My grandma was born on April 15, 1927 in Lamont, Alberta. She was raised on the family farm near Bruderheim, along with her two brothers and twin sisters. She was the second oldest.
Grandma, back in the day
She married my grandpa in 1948 and before he passed away, they celebrated 61 years of marriage together. They had three children, three grandchildren and five great-grandchildren.
Grandma & Grandpa – I love this photo!
In the ‘70’s they started to travel and Europe was their first big trip. Then they went to Australia, New Zealand, Tasmania and Fiji. They also went to Hawaii several times; cruised to Mexico, the Panama Canal and Alaska, and even drove up to Dawson City and Inuvik.
Her kids remember that when they were young, if they didn’t like what was being served for a meal, Grandma would always remind them that she used to take mustard sandwiches for her school lunch. And it was those mustard sandwiches that would keep her going through the long bike rides to school, and to another town to play softball – probably uphill both ways!
Everyone remembers Grandma’s homemade bread and her famous crushed potatoes. If Grandma was making bread, every surface of the kitchen would be covered with loaves of fresh bread, buns, and cinnamon buns. And when it was time to make crushed potatoes, she would make enough to fill a freezer! A well-traveled relative vows that Grandma made the best biscuits, and her chocolate layer cake has been made for every family birthday for as long as I can remember. Without a doubt, she could work magic in the kitchen.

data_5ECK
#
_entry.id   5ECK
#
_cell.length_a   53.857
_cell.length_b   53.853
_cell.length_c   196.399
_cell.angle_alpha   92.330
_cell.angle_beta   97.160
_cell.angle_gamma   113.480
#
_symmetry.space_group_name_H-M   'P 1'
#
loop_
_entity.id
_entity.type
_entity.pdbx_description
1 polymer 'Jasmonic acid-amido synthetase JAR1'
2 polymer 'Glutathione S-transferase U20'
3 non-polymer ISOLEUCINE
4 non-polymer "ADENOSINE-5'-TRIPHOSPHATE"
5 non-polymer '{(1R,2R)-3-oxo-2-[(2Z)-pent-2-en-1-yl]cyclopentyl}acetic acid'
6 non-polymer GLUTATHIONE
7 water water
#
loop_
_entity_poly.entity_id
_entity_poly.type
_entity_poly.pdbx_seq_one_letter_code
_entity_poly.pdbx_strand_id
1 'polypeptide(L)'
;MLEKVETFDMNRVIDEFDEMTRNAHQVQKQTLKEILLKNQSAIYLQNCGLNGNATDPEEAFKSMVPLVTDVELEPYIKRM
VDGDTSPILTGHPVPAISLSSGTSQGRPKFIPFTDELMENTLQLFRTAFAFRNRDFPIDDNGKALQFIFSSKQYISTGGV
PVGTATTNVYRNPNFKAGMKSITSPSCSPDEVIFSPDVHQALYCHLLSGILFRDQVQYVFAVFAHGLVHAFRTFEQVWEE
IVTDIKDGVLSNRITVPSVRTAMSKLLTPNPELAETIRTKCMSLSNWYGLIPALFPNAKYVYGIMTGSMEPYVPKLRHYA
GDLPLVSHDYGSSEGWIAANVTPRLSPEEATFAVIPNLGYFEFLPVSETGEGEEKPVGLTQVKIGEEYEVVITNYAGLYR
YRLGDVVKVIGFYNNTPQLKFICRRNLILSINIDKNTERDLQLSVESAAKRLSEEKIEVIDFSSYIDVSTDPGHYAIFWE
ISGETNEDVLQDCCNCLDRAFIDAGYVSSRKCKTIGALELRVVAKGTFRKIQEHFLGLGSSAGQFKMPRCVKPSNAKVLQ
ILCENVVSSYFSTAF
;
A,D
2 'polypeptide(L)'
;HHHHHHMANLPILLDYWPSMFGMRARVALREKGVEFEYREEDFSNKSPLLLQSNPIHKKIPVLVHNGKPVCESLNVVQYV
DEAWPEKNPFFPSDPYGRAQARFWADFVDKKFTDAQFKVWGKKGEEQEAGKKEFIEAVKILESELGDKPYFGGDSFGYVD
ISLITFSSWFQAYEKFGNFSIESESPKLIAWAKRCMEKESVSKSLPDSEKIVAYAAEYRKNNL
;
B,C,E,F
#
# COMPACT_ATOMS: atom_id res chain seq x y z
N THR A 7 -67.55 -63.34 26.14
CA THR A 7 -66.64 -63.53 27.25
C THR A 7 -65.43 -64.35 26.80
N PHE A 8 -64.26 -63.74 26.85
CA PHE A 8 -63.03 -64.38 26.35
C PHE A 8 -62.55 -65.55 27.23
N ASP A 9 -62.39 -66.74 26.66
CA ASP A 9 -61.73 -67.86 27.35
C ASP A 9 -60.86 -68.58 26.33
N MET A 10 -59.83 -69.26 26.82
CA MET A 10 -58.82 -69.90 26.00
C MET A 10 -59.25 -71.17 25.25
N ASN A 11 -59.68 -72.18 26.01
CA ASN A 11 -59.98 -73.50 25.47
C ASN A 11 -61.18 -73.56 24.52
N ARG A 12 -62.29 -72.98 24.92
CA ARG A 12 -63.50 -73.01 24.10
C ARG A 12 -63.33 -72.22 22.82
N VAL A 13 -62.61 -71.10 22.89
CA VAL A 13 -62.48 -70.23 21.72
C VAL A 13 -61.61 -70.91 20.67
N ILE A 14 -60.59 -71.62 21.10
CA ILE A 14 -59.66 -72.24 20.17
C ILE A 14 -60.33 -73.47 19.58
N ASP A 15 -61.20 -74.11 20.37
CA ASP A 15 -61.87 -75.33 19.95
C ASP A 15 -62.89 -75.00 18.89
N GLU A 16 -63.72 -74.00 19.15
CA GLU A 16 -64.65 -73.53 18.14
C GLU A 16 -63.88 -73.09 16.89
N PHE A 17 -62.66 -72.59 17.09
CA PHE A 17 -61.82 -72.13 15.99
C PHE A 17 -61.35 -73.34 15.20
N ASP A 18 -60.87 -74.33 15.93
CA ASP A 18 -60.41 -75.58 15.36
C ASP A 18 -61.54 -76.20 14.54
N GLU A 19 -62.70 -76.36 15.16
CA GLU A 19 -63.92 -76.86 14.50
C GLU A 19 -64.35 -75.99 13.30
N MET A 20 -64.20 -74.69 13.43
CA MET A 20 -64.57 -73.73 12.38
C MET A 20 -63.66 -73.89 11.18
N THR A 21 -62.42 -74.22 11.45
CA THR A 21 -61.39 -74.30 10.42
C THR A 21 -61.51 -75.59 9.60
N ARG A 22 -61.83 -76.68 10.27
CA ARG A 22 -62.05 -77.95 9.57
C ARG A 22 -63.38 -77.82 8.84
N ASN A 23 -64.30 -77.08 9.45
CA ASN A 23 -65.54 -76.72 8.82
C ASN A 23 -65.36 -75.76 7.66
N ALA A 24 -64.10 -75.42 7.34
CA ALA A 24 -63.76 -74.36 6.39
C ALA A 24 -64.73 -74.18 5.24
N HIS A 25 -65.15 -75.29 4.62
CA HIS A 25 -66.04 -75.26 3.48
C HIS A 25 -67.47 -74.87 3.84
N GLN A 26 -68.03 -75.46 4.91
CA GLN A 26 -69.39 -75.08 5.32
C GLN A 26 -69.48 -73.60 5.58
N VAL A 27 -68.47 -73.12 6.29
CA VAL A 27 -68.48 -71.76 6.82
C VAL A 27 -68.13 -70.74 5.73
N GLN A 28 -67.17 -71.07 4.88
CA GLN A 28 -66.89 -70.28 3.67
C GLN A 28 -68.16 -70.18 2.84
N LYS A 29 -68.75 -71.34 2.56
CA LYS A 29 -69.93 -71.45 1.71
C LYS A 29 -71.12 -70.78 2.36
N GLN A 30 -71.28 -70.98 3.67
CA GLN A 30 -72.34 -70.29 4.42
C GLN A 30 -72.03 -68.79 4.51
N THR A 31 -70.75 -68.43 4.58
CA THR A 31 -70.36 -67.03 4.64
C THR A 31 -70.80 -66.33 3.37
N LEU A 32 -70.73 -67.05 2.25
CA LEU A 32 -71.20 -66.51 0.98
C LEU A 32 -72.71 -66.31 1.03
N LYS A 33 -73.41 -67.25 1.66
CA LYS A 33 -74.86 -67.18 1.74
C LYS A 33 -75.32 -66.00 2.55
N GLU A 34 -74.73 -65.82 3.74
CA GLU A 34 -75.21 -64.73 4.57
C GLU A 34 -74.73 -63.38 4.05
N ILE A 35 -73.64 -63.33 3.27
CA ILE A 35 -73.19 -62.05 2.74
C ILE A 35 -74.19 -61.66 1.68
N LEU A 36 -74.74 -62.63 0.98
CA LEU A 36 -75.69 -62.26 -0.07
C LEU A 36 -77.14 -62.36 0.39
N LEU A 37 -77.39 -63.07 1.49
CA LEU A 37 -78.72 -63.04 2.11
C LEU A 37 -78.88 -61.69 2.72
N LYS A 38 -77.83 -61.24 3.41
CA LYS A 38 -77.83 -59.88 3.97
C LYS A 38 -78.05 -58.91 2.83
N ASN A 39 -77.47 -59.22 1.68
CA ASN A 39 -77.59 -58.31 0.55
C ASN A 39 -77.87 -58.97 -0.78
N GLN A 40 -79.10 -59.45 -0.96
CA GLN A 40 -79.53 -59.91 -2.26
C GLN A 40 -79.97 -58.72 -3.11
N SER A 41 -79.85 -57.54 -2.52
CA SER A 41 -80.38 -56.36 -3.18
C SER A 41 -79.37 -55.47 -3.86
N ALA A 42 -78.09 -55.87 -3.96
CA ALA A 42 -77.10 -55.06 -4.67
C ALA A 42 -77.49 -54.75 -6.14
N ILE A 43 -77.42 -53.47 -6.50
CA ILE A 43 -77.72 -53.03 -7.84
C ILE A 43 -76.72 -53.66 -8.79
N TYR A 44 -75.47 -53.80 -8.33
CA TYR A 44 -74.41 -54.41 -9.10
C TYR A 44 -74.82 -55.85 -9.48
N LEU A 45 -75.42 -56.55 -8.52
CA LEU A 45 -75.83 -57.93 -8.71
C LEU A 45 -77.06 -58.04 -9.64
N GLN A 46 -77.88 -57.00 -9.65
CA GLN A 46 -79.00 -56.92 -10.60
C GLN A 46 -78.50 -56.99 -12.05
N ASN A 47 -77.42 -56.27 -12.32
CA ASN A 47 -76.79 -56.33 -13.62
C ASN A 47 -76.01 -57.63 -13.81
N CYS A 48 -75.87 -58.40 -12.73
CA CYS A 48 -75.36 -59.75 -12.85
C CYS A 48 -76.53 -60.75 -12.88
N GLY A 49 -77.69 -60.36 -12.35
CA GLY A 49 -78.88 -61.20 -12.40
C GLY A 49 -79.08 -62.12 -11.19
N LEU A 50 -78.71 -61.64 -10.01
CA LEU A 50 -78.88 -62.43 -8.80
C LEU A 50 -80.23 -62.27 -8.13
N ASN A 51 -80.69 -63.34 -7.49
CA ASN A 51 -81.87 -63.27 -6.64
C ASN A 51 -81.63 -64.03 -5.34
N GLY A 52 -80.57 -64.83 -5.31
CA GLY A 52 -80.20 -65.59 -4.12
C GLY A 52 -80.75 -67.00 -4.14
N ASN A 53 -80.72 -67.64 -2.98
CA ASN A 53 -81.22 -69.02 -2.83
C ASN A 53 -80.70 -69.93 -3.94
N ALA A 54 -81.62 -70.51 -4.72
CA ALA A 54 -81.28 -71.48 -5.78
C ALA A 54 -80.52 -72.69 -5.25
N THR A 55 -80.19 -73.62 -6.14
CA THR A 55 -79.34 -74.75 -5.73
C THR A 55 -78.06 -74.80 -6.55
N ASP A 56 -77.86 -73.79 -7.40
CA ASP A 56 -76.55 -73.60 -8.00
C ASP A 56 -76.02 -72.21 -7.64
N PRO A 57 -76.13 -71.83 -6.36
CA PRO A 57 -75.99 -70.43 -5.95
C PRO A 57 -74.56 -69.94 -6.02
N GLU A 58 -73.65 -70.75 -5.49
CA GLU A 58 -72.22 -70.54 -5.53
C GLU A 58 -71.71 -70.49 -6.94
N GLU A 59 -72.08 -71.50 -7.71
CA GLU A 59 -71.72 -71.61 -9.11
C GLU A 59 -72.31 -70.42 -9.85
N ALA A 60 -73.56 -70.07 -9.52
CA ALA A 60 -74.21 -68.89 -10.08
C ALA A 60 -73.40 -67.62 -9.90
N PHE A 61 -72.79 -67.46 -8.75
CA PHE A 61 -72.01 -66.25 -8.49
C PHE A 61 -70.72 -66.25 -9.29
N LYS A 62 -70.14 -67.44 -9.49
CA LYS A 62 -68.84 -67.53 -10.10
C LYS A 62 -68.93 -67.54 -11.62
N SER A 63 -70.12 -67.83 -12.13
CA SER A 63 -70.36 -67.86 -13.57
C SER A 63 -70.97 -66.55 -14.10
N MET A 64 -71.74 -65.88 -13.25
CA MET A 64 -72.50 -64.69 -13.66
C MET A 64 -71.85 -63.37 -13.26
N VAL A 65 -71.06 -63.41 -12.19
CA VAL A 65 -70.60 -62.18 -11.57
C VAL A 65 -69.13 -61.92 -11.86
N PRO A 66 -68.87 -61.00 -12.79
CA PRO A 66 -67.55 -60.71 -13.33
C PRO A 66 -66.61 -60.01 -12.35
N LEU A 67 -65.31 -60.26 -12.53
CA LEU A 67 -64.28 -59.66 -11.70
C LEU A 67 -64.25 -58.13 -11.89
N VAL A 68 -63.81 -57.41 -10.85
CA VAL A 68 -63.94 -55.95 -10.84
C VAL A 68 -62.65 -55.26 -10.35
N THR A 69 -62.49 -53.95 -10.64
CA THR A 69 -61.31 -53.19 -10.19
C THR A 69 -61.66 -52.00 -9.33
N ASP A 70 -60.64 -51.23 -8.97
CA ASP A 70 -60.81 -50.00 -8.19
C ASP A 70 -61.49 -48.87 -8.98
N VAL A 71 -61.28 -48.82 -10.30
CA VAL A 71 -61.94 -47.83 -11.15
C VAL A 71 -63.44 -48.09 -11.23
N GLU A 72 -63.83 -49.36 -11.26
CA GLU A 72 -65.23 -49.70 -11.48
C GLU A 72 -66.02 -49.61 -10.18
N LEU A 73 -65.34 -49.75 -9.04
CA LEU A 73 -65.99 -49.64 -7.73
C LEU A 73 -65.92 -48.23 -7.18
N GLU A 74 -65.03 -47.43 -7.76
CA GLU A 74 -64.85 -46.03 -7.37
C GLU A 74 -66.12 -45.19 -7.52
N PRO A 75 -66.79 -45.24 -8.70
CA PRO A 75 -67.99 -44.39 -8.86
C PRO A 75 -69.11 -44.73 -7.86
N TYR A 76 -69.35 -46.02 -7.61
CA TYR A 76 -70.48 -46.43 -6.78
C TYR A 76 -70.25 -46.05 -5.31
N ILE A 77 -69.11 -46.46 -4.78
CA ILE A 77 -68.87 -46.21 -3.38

Everyone also remembers Grandma’s handiwork. Ceramics, needlepoint, crocheting and knitting – she was always busy with some sort of craft. And she was willing to teach others, although most family members were poor students. More importantly, she was willing to create these things for us, so that everyone in the family now has at least one of her crocheted blankets sitting on the back of their couch at home.
I remember my grandparents being around every summer at our family cabin at Amisk Lake, and I remember visiting them in Vegreville, on my own. I remember picking berries with Grandma, and her nonchalant attitude when I told her that I’d just seen a bear. I remember that she never cried, but that she had tears in her eyes when I said good-bye before moving to Japan for two years. I remember that when we decided to get married in Nova Scotia over six years ago, she and Grandpa hopped on a plane to be there with us.
Grandma & Grandpa at our wedding in Nova Scotia
All of these memories are my grandma. She traveled… before it was the thing to do. She played ball… without using a glove. She made delicious meals… without relying on recipes. And she helped others… without asking for anything in return. On May 4, 2013, Grandma passed away at the age of 86. We will all miss her, but in our memories, she will live on.
Grandma & Grandpa – February 2005
Visiting Crowsnest Pass after the Calgary Stampede – July 2006
Grandma with Baby Ella – January 2009
Jackie, Ella & Grandma – three generations